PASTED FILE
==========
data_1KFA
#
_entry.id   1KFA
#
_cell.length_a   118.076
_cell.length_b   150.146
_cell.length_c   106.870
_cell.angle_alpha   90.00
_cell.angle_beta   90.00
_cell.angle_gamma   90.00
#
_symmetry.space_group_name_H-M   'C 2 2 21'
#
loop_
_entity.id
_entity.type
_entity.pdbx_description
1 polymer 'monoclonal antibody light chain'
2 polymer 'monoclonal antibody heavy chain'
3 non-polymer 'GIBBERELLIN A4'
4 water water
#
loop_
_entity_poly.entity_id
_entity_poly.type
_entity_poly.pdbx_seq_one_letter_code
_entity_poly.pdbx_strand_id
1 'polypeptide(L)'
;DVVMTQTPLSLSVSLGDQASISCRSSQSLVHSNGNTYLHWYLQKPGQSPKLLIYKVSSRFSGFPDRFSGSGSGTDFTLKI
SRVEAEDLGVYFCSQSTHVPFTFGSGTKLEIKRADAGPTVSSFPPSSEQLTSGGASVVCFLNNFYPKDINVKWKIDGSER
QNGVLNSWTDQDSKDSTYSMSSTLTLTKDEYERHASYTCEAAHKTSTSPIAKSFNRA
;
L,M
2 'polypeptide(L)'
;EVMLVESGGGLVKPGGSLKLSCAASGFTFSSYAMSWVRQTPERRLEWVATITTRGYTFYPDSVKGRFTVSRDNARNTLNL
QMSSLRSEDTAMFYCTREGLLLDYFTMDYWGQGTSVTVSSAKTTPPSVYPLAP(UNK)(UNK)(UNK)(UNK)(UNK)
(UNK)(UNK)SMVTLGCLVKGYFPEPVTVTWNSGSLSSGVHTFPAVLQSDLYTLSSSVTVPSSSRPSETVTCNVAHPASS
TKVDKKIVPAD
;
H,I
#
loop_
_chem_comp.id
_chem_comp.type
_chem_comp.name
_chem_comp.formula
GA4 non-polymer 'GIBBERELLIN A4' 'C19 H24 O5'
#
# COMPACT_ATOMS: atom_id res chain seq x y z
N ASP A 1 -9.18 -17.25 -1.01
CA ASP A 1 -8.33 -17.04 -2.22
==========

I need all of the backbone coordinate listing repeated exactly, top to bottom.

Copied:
data_1KFA
#
_entry.id   1KFA
#
_cell.length_a   118.076
_cell.length_b   150.146
_cell.length_c   106.870
_cell.angle_alpha   90.00
_cell.angle_beta   90.00
_cell.angle_gamma   90.00
#
_symmetry.space_group_name_H-M   'C 2 2 21'
#
loop_
_entity.id
_entity.type
_entity.pdbx_description
1 polymer 'monoclonal antibody light chain'
2 polymer 'monoclonal antibody heavy chain'
3 non-polymer 'GIBBERELLIN A4'
4 water water
#
loop_
_entity_poly.entity_id
_entity_poly.type
_entity_poly.pdbx_seq_one_letter_code
_entity_poly.pdbx_strand_id
1 'polypeptide(L)'
;DVVMTQTPLSLSVSLGDQASISCRSSQSLVHSNGNTYLHWYLQKPGQSPKLLIYKVSSRFSGFPDRFSGSGSGTDFTLKI
SRVEAEDLGVYFCSQSTHVPFTFGSGTKLEIKRADAGPTVSSFPPSSEQLTSGGASVVCFLNNFYPKDINVKWKIDGSER
QNGVLNSWTDQDSKDSTYSMSSTLTLTKDEYERHASYTCEAAHKTSTSPIAKSFNRA
;
L,M
2 'polypeptide(L)'
;EVMLVESGGGLVKPGGSLKLSCAASGFTFSSYAMSWVRQTPERRLEWVATITTRGYTFYPDSVKGRFTVSRDNARNTLNL
QMSSLRSEDTAMFYCTREGLLLDYFTMDYWGQGTSVTVSSAKTTPPSVYPLAP(UNK)(UNK)(UNK)(UNK)(UNK)
(UNK)(UNK)SMVTLGCLVKGYFPEPVTVTWNSGSLSSGVHTFPAVLQSDLYTLSSSVTVPSSSRPSETVTCNVAHPASS
TKVDKKIVPAD
;
H,I
#
loop_
_chem_comp.id
_chem_comp.type
_chem_comp.name
_chem_comp.formula
GA4 non-polymer 'GIBBERELLIN A4' 'C19 H24 O5'
#
# COMPACT_ATOMS: atom_id res chain seq x y z
N ASP A 1 -9.18 -17.25 -1.01
CA ASP A 1 -8.33 -17.04 -2.22